Controlled Growth Will Be Damaging To Payson Vitality

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Editor:

Author's Note: This letter was written to the Town Council almost nine years ago (Aug. 7, 1997) as a "controlled growth" mayor took office. He did some minor damage, but Payson recovered quite well, and will do so again. Remember to vote, from a positive and informed perspective, as we move without fear into the future.

Here is the letter:

Growth is mandatory. It is the destiny of mankind on this planet. People are not static. They must thrive through economic activity. Growth is not undesirable or an enemy. Payson is a beautiful, thriving mountain community. We are all fortunate to be here in this time and place. People have diverse interests and lifestyles due to many factors, but we must try to live in harmony, or all our dreams evaporate. There are many of us ... who want Payson to remain the community as it is now, and we fear that growth will trample out beauty and peacefulness.

It is possible to achieve some semblance of this unchanging condition in certain planned communities by paying the price for a static condition (i.e. Sun Cities.) There, people are in agreement and pay the price for this type of serenity. Payson is not such a community. Payson is a cross-section of America, with diverse age groups and lifestyles.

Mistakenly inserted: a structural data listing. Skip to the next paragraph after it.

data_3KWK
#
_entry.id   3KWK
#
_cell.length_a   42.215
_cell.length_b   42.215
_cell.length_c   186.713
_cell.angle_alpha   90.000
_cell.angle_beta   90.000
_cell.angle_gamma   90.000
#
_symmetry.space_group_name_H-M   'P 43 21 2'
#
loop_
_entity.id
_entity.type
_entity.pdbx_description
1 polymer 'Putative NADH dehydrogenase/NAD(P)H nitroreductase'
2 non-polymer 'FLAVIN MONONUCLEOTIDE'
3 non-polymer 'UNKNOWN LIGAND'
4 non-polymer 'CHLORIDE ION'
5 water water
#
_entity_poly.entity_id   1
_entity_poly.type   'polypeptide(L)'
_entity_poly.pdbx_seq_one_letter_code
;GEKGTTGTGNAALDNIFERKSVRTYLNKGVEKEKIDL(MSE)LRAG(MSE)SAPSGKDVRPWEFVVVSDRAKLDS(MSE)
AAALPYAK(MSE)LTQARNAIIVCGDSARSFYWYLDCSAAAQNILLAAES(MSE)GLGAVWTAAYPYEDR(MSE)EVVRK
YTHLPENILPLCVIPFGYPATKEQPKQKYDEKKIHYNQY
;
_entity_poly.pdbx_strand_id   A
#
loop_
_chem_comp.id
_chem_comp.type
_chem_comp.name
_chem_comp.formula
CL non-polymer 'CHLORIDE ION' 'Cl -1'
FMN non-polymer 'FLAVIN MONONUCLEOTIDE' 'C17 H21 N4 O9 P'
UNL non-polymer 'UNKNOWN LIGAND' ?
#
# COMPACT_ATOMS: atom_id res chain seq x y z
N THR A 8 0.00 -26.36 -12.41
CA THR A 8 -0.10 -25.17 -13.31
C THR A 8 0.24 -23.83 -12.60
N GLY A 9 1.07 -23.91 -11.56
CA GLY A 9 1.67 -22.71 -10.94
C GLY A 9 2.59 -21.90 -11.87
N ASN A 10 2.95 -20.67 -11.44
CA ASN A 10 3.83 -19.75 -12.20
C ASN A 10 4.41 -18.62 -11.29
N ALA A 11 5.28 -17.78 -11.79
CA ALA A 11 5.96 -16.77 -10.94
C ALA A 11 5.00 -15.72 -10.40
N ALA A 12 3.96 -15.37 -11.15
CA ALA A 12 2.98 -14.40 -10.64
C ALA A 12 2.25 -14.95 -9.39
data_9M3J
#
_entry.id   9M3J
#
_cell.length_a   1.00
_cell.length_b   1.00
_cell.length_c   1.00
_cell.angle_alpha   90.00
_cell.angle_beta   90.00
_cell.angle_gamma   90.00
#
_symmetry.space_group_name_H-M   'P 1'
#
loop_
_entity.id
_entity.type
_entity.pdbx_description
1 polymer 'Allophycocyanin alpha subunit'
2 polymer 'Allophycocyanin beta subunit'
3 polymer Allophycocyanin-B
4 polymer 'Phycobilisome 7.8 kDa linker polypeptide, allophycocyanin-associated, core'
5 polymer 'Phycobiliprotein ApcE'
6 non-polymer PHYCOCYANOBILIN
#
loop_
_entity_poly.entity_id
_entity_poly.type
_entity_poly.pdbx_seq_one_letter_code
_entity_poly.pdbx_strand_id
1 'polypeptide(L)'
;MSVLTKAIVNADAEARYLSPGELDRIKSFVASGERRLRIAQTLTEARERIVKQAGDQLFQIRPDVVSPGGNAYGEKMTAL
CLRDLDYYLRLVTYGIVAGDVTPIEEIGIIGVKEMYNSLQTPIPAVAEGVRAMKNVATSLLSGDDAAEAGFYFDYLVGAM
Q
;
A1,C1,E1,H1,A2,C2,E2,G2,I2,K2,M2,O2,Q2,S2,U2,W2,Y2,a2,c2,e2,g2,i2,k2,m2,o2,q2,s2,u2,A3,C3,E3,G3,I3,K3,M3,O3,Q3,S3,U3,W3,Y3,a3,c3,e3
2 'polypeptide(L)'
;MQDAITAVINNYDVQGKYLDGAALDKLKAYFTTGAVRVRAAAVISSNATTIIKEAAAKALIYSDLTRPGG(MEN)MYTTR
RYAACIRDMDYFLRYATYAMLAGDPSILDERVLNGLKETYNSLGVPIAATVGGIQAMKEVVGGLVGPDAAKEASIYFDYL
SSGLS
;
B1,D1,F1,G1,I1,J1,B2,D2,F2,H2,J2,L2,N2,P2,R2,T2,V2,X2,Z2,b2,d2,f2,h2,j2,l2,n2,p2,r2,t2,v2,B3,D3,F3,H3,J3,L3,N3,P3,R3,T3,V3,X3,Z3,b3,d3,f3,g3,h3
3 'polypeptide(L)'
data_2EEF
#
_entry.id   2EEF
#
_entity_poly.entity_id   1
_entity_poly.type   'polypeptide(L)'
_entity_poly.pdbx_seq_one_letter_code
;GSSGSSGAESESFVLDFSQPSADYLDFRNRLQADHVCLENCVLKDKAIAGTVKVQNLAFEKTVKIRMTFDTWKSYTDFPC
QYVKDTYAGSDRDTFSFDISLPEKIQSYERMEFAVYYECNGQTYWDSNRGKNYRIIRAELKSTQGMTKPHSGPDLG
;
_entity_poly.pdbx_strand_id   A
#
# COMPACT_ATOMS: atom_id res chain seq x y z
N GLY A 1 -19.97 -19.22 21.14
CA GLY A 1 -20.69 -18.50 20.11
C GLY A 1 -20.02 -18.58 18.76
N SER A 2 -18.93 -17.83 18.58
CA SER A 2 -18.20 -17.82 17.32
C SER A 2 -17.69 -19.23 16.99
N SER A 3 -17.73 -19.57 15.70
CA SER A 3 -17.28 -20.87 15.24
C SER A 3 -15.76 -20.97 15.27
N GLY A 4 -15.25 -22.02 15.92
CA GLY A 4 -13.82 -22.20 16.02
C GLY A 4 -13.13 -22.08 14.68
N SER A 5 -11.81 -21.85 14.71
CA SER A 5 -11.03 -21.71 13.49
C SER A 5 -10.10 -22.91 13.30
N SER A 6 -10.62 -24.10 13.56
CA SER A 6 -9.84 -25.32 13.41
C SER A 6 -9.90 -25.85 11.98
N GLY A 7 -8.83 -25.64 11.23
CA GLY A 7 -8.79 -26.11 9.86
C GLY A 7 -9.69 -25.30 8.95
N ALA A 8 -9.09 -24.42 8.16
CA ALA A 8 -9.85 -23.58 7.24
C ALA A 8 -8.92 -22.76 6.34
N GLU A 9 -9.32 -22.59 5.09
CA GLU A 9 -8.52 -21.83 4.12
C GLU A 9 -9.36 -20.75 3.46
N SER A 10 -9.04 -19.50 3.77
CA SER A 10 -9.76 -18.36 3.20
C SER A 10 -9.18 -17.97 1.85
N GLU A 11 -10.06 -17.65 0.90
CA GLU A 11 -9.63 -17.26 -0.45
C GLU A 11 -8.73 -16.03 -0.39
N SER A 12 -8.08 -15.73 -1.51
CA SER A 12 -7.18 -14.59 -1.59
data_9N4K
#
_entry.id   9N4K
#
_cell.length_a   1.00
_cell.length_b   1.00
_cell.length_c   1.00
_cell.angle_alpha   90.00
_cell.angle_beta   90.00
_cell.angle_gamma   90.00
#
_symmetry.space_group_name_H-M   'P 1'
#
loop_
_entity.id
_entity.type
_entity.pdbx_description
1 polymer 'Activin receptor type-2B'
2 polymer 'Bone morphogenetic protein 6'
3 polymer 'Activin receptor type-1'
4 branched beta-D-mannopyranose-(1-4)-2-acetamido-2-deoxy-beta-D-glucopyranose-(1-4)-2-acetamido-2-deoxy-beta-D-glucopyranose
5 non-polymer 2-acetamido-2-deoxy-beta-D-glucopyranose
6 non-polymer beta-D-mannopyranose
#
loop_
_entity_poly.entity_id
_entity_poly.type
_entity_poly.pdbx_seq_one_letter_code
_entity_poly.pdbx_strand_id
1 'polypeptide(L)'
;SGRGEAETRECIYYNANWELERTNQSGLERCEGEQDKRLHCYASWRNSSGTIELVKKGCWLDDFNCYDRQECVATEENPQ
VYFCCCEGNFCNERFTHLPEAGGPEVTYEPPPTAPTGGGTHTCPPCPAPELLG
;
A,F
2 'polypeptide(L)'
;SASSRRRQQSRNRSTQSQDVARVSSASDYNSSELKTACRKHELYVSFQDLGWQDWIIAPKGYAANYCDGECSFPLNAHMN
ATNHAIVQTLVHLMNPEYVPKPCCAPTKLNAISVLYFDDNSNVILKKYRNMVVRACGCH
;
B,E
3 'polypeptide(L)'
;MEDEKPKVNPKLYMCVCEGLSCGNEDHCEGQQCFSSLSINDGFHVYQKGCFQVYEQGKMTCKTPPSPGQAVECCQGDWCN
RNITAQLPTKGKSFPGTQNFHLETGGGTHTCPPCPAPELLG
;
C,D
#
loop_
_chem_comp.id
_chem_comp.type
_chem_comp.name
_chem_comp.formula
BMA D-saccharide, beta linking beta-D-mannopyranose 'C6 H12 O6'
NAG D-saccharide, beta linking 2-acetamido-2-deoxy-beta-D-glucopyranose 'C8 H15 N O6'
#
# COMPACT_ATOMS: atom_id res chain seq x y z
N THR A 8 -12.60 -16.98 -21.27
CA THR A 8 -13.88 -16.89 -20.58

Payson will grow and thrive, affected by the variations of nature, resources, and our national and global economies, which affect growth more than local legislation. To attempt to cause such a community to adjust to those who desire a static environment, is to invite disaster for all of Payson. That type of lifestyle must be paid for by its proponents, not exacted from those who must grow and thrive in our great country.

The future of Payson as a beautiful town and wonderful living environment, free of damaging growth, is very promising.

It is very wrong and damaging to attempt to install growth controls because of misplaced fear in citizens about water shortages. Water supplies must be developed to assure a thriving community and studies prove this is not a real problem for Payson and its environs.

In a larger sense, the Town Council has a real responsibility to exercise restraint and test the actual majority will of the citizens of Payson.

As a professional involved with growth in many cities of our nation for the past 40 years, I assure you that the beauty, peacefulness and wonderful ambiance of our town will not be destroyed by the moderate growth in our future. Our town can be devastated by dividing against itself.

Gary Spragins, Payson

Editor's note: This letter was cut to fit within the 400-word limit policy for Letters to the Editor.

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